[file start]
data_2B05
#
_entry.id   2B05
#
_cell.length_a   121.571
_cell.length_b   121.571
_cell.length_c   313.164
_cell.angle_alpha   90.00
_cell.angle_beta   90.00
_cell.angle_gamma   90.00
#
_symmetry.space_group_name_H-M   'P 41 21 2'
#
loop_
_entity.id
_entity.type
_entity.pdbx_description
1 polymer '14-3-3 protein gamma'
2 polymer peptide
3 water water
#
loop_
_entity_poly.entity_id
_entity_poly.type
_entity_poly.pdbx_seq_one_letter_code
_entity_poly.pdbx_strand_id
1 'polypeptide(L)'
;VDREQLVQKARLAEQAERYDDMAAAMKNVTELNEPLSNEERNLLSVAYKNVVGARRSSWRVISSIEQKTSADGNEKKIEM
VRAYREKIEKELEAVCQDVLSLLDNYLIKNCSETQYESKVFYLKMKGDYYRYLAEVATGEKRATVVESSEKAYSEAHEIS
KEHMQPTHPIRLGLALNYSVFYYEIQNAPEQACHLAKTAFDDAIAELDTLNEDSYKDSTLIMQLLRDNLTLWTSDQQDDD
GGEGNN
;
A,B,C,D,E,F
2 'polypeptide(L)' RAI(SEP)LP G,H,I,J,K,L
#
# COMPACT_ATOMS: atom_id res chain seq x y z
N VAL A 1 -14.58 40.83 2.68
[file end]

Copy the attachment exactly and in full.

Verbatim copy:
data_2B05
#
_entry.id   2B05
#
_cell.length_a   121.571
_cell.length_b   121.571
_cell.length_c   313.164
_cell.angle_alpha   90.00
_cell.angle_beta   90.00
_cell.angle_gamma   90.00
#
_symmetry.space_group_name_H-M   'P 41 21 2'
#
loop_
_entity.id
_entity.type
_entity.pdbx_description
1 polymer '14-3-3 protein gamma'
2 polymer peptide
3 water water
#
loop_
_entity_poly.entity_id
_entity_poly.type
_entity_poly.pdbx_seq_one_letter_code
_entity_poly.pdbx_strand_id
1 'polypeptide(L)'
;VDREQLVQKARLAEQAERYDDMAAAMKNVTELNEPLSNEERNLLSVAYKNVVGARRSSWRVISSIEQKTSADGNEKKIEM
VRAYREKIEKELEAVCQDVLSLLDNYLIKNCSETQYESKVFYLKMKGDYYRYLAEVATGEKRATVVESSEKAYSEAHEIS
KEHMQPTHPIRLGLALNYSVFYYEIQNAPEQACHLAKTAFDDAIAELDTLNEDSYKDSTLIMQLLRDNLTLWTSDQQDDD
GGEGNN
;
A,B,C,D,E,F
2 'polypeptide(L)' RAI(SEP)LP G,H,I,J,K,L
#
# COMPACT_ATOMS: atom_id res chain seq x y z
N VAL A 1 -14.58 40.83 2.68